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    ABSTRACT: Evidence of the positive effects of gastric banding on patients with diabetes has continued to increase. The long-term follow-up of such patients, however, has been limited. The purpose of the present study was to provide the long-term outcomes of patients with diabetes undergoing laparoscopic adjustable gastric banding at our institution. From January 2002 through June 2004, 102 patients with type 2 diabetes mellitus underwent laparoscopic adjustable gastric banding. The study parameters included preoperative age, gender, race, body mass index, duration of diabetes before surgery, fasting glucose level, hemoglobin A1c (HbA1c), and medications used. Preoperative data from all patients were collected prospectively and entered into an institutional review board-approved database. Beginning in 2008, efforts were made to collect the 5-year follow-up data. Of the 102 patients, 7 were excluded because they had not reached the 5-year follow-up point (2 patients had had the band removed early and 5 patients had died; 2 of cancer and 3 of unknown causes), leaving 95 patients for the present study. The mean preoperative age was 49.3 years (range 21.3-68.4). The mean preoperative body mass index was 46.3 kg/m(2) (range 35.1-71.9) and had decreased to 35.0 kg/m(2) (range 21.1-53.7) by 5 years of follow-up, yielding a mean percentage of excess weight loss of 48.3%. The mean duration of the diabetes diagnosis before surgery was 6.5 years. Of 94 patients, 83 (88.3%) were taking medications preoperatively, with 14.9% overall taking insulin. At 5 years postoperatively, 33 (46.5%) of 71 patients were taking medications, with 8.5% taking insulin. The mean fasting preoperative glucose level was 146.0 mg/dL. The glucose level had decreased to 118.5 mg/dL at 5 years postoperatively (P = .004). The mean HbA1c level was 7.53 preoperatively in 72 patients and was 6.58 at 5 years postoperatively in 64 patients (P <.001). Overall, diabetes had resolved (no medication requirement, with HbA1c <6 and/or glucose <100 mg/dL) in 23 (39.7%) of 58 patients and had improved (use of fewer medications and/or fasting glucose levels of 100-125 mg/dL) in 41 (71.9%) of 57 patients. The combined improvement/remission rate was 80% (64 of 80 patients). Our data have demonstrated that laparoscopic adjustable gastric banding results in a substantial sustained positive effect on diabetes in morbidly obese patients, with a significant reduction in HbA1c and an 80% overall rate of improvement/remission.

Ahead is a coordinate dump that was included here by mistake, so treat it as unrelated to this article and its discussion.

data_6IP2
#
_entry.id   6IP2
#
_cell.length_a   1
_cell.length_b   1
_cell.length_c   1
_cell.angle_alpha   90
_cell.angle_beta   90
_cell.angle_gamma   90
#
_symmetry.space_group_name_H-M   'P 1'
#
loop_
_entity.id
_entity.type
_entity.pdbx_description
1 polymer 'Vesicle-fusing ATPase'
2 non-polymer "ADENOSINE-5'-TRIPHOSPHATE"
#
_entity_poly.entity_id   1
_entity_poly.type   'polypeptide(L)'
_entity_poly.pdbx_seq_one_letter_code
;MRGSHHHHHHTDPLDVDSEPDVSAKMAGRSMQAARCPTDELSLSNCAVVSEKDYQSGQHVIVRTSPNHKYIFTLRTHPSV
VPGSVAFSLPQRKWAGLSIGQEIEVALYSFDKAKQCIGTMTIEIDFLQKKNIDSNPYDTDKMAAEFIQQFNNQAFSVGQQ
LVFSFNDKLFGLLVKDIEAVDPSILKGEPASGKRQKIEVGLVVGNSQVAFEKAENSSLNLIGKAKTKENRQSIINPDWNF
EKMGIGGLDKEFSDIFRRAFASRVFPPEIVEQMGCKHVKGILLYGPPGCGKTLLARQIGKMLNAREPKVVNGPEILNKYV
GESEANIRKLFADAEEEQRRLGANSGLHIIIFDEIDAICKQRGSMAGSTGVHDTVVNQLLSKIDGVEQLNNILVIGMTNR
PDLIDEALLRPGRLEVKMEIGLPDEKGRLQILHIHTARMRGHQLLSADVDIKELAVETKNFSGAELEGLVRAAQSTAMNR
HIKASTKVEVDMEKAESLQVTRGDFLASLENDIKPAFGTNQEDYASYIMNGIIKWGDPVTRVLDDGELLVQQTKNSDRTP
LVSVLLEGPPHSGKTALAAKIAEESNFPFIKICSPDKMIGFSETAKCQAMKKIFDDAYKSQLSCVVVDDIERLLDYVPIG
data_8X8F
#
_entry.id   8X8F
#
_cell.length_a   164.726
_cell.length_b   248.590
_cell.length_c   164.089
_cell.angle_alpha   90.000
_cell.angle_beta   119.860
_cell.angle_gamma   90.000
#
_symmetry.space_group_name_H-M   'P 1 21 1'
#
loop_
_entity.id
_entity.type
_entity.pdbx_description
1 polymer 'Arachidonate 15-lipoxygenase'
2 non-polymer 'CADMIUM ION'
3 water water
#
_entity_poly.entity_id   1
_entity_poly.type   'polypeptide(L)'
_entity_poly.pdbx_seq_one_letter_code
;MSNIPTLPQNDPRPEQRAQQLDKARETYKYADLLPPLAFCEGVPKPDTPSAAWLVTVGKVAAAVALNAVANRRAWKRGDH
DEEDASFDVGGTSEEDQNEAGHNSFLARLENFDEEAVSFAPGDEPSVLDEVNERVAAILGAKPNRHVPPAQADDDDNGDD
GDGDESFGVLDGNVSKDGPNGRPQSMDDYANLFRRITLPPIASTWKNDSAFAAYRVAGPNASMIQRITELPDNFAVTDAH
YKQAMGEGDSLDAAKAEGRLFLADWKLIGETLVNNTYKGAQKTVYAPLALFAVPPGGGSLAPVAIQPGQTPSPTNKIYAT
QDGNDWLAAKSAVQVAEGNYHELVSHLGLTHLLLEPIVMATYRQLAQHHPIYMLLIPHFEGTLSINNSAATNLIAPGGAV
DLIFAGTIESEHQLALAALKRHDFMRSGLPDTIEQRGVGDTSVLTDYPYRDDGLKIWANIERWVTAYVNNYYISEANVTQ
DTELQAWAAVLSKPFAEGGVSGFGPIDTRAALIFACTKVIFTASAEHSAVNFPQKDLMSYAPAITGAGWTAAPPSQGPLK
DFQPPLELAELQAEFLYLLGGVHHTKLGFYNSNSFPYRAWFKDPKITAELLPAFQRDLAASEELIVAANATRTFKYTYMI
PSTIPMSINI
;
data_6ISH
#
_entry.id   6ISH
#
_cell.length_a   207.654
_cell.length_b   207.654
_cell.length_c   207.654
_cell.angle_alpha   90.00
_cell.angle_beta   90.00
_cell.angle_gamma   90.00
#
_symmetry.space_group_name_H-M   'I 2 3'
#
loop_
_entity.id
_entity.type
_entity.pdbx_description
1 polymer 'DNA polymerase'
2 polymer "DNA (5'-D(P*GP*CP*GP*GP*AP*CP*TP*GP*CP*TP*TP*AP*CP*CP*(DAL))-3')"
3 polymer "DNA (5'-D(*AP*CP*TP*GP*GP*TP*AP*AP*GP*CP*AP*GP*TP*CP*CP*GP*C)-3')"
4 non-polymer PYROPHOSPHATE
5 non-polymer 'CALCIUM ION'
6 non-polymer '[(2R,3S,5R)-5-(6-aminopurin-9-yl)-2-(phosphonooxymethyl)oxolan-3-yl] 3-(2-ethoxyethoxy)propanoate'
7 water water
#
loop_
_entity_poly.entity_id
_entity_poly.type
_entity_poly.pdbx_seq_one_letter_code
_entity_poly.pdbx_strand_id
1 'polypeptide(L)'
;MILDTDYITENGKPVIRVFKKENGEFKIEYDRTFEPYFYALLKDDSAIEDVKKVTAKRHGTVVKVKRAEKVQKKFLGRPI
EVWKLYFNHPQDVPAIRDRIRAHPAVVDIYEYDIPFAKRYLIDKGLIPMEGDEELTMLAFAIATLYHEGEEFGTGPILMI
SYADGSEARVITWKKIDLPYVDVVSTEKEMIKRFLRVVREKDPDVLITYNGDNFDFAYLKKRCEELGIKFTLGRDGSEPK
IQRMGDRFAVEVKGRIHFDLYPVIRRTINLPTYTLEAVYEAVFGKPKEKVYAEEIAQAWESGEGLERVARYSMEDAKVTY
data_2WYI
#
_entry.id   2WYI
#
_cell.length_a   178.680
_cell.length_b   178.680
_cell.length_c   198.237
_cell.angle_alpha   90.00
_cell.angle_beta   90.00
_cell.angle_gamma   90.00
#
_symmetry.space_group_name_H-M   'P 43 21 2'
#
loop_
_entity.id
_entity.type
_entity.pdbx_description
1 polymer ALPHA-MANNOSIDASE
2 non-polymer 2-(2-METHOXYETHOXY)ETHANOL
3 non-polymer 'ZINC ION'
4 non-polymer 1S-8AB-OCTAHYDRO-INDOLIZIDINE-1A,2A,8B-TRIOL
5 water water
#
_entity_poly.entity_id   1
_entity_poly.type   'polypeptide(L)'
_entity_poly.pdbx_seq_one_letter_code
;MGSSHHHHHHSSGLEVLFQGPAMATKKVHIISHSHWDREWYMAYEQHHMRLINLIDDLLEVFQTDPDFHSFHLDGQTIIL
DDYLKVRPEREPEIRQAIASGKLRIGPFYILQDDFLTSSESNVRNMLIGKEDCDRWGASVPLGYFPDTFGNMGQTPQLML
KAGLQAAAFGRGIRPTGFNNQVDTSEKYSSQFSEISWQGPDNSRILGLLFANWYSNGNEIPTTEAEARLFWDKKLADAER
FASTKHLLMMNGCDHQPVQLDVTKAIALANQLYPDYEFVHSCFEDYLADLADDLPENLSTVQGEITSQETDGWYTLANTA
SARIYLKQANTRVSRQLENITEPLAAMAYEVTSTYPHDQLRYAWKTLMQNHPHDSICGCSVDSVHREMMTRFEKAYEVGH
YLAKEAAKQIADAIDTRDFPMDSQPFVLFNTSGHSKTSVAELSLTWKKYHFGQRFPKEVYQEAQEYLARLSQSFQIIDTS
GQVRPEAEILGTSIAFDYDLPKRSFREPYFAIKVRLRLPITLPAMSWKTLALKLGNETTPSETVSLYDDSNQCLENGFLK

Full-text · Article · Jul 2010 · Surgery for Obesity and Related Diseases
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    • "The amount of weight loss is greater with malabsorptive than with restrictive bariatric procedures [14,15,25]. Only few studies have directly compared different techniques [21,26-28], and were usually of short duration, and without control patients, i.e. patients not undergoing surgery [except for ref. [21]]. The aim of this study was to compare the long-term effects of malabsorptive (biliary pancreatic diversion, BPD], and restrictive (laparoscopic gastric banding, LAGB) procedures on metabolic and cardiovascular parameters, and on metabolic syndrome, in morbidly obese patients. "
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    ABSTRACT: Bariatric surgery is able to improve glucose and lipid metabolism, and cardiovascular function in morbid obesity. Aim of this study was to compare the long-term effects of malabsorptive (biliary pancreatic diversion, BPD), and restrictive (laparoscopic gastric banding, LAGB) procedures on metabolic and cardiovascular parameters, as well as on metabolic syndrome in morbidly obese patients. 170 patients studied between 1989 and 2001 were called back after a mean period of 65 months. 138 patients undergoing BPD (n=23) or LAGB (n=78), and control patients (refusing surgery and treated with diet, n=37) were analysed for body mass index (BMI), blood glucose, cholesterol, and triglycerides, blood pressure, heart rate, and ECG indexes (QTc, Cornell voltage-duration product, and rate-pressure-product). After a mean 65 months period, surgery was more effective than diet on all items under evaluation; diabetes, hypertension, and metabolic syndrome disappeared more in surgery than in control patients, and new cases appeared only in controls. BPD was more effective than LAGB on BMI, on almost all cardiovascular parameters, and on cholesterol, not on triglyceride and blood glucose. Disappearance of diabetes, hypertension, and metabolic syndrome was similar with BPD and with LAGB, and no new cases were observed. These data indicate that BPD, likely due to a greater BMI decrease, is more effective than LAGB in improving cardiovascular parameters, and similar to LAGB on metabolic parameters, in obese patients. The greater effect on cholesterol levels is probably due to the different mechanism of action.
    Full-text · Article · Aug 2009 · Cardiovascular Diabetology